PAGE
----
I know that, when younger, I dreamed in Vietnamese. One day I must have started dreaming in English – but I don’t know when that happened. I am told, by my ever-present and piercingly observant partner, that I occasionally speak in my sleep what he thinks might be Vietnamese. Of course, when he hears Vietnamese, he might just be hearing sounds and the gibberish I utter in my sleep may have the tones and inflections of Vietnamese, but it could equally be just gibberish.
Once I was on a bus and I heard a woman speaking in Vietnamese. I listened in, as I have a tendency to do (consoling myself that it is a way of refining my language skills rather than invading another’s privacy). I could completely comprehend everything she said but the man’s voice that responded, did so with only meaningless vowel sounds. I tried as best I could to make them out, but even the words I could have guessed by imagining the dialogue were not emitted by this man. I could not resist turning around to look at him, to make sure that he was Vietnamese, or to check that the woman actually had a companion and was not talking into a phone. The woman had a companion and he looked Vietnamese. But I could not understand even the simplest of the things I was expecting him to say. It was most perplexing. I wonder if my partner listens to some of my conversations with my siblings in the same way. One moment, we are perfectly comprehensible – the next, mere vowel sound falling out of our mouths, resembling words he might have known but which cannot be grasped by his brain, cannot be shaped into some meaning.
For years I had this recurring dream:
I walk into a house and a disembodied voice says: “Come here.” I look around and see a flight of stairs, heading downwards. As I turn to walk down the stairs, I find myself carrying a tray of food.
I walk down the stairs carefully balancing the tray. Sometimes, I walk into darkness, sometimes into blindingly bright light, and sometimes into warm-yellow tinted hues.
At the bottom of the stairs there is a man. When I am eye-level with him, I offer the tray of food. He is holding a gun, pointing straight at me. I drop the tray. He pulls the trigger. I scream – and wake up.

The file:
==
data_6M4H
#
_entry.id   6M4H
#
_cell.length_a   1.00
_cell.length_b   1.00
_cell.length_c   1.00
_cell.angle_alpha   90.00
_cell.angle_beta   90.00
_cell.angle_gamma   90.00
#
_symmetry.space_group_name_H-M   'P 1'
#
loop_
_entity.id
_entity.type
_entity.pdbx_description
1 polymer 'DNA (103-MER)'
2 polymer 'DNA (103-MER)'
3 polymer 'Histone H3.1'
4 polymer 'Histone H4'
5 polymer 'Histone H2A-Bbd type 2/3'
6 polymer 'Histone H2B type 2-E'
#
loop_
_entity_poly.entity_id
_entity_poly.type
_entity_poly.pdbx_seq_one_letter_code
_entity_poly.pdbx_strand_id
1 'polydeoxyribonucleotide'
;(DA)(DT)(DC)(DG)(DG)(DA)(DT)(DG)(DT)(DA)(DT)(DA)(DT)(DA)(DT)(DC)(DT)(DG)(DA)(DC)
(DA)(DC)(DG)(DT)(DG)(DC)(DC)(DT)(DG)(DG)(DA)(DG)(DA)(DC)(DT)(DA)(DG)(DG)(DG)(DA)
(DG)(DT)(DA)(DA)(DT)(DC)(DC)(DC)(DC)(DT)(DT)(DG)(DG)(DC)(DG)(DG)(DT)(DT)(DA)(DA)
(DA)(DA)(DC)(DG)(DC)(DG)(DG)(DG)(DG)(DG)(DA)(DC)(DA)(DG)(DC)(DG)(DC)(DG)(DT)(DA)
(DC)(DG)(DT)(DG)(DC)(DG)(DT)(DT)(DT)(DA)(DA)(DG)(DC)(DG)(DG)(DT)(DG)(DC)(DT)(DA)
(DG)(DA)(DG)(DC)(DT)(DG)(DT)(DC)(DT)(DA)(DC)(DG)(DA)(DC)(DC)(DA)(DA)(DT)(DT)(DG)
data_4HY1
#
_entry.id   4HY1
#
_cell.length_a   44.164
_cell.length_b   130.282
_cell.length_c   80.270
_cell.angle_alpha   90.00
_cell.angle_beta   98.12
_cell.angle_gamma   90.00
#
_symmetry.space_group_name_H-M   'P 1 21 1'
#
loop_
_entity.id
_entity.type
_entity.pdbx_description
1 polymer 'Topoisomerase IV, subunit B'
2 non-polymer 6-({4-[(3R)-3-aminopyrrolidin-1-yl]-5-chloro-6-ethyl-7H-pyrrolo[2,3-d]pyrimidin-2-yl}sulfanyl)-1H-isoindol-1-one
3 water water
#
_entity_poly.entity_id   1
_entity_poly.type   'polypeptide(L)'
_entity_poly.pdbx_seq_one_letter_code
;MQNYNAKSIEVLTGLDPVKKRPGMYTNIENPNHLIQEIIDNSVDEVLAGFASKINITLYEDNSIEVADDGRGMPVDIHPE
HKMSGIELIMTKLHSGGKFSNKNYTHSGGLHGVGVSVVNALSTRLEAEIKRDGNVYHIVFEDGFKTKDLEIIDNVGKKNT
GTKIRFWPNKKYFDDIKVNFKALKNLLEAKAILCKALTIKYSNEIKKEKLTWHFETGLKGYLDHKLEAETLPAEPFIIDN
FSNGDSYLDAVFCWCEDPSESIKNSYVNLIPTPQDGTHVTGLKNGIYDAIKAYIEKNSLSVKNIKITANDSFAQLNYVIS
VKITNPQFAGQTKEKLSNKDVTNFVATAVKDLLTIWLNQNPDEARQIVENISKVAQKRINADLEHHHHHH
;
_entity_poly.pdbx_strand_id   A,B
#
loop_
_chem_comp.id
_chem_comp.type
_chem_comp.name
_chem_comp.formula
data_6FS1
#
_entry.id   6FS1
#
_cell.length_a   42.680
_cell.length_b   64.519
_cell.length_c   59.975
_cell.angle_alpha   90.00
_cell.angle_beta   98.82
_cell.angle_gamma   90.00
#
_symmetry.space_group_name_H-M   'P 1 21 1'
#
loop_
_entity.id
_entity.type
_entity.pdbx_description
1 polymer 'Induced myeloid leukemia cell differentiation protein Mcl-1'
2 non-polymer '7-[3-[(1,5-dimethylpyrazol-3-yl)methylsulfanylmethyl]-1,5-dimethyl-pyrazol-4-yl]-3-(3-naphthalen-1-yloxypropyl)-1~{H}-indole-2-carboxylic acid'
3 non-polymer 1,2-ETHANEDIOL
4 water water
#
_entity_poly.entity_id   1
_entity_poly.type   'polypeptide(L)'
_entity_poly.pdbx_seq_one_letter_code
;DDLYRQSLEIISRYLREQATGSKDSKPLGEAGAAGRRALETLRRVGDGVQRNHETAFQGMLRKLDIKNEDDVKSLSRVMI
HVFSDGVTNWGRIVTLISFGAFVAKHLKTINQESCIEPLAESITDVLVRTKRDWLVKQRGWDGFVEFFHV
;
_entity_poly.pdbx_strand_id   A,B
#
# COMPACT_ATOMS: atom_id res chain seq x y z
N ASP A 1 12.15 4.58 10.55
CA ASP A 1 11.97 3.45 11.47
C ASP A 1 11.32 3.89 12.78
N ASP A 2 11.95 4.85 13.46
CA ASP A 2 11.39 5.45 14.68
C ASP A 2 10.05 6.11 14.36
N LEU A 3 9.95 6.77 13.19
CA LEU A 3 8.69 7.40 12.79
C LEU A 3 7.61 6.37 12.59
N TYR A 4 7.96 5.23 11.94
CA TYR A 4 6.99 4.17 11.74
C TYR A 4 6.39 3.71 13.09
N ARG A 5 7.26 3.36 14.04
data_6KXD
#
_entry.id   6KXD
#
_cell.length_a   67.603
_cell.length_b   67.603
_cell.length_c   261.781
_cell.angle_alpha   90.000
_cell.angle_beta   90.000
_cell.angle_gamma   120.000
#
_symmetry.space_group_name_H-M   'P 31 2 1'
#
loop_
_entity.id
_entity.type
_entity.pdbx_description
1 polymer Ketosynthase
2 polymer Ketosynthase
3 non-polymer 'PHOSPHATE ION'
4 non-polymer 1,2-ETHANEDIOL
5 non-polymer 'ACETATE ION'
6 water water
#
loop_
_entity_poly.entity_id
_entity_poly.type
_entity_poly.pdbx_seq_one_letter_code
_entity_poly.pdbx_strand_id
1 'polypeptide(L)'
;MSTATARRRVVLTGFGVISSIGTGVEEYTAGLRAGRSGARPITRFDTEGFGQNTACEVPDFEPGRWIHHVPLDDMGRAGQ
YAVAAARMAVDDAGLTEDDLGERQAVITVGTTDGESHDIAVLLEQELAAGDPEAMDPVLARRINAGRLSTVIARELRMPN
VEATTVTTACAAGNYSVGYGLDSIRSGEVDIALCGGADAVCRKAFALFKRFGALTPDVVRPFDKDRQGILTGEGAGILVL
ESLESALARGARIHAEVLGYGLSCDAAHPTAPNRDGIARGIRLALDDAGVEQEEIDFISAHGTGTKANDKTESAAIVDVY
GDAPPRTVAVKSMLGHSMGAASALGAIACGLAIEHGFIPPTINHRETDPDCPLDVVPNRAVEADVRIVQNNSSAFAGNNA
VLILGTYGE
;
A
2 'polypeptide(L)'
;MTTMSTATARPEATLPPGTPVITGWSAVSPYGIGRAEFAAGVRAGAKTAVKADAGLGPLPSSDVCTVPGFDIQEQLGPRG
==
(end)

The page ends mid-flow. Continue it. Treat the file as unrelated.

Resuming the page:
This dream was consistent in its themes. The house, the flight of stairs, what was on the tray of food, how the man appears – these details change. I can recall that, in the early versions of this dream, the voice spoke Vietnamese. I recall that in another version, the blinding light basement, was full of shiny metal, like a B-grade science fiction movie. And I recall clearly the dream in which I was carrying pizza.
In my early teens, I attempted to wake myself before the dream ended. I knew, when dreaming this dream, exactly what would happened (after all, I dreamed it so often). I knew I should not listen to the voice, and yet I did. I knew the carrying of the food was humiliation, a symbol of my oppression, to be mocked by my executor. And yet, I always descended the flight of stairs, and I always offered the tray of food, before being shot. As the years went on, the dream took on an added nightmarish meaning: I was powerless to stop myself from walking into my own demise.
I had this dream at least once a month for 2 – 3 years until I forgot about it. Then, in my early years of university it came back. But what the dream did not realise was that in the intervening years, I had learned to control my dreams. I was not always successful, but I could often head off the worst parts of a nightmare. More often, I would wake myself up in the middle of the dream and lie awake, re-plotting it. Then I would sleep again, let the dream start from the beginning and attempt to influence its end. Sometimes I was successful, sometimes I was not.
The last night I dreamed the stairs-food-shot dream, I was carrying pizza. The first version, I was shot. Lying awake after that, I decided what I had to do: I would still be obedient – I had to descend the flight of stairs. But I could rebel in another way. At the bottom of the flight of stairs, I threw the tray at my tormentor and then turned around and ran back up those stairs, through the corridors of the house and out again, into sunshine.
When did I learn this trick? I had a lot of nightmares – this was my way of ensuring I got a decent night’s sleep. One of my nightmares was so vivid, and I was so disturbed, that my screams while I was sleeping brought my father into the room, shaking me violently awake. He took me upstairs with him that night, and made me sleep in the living room nearer to him and my mother.
A couple of years ago, I was surprised to learn that the frequency and intensity of my nightmares was unusual. Not long after that piece of knowledge embedded itself into my overly-receptive imagination, my nightmares seem to have disappeared. I do not have nightmares anymore. Isn’t that odd?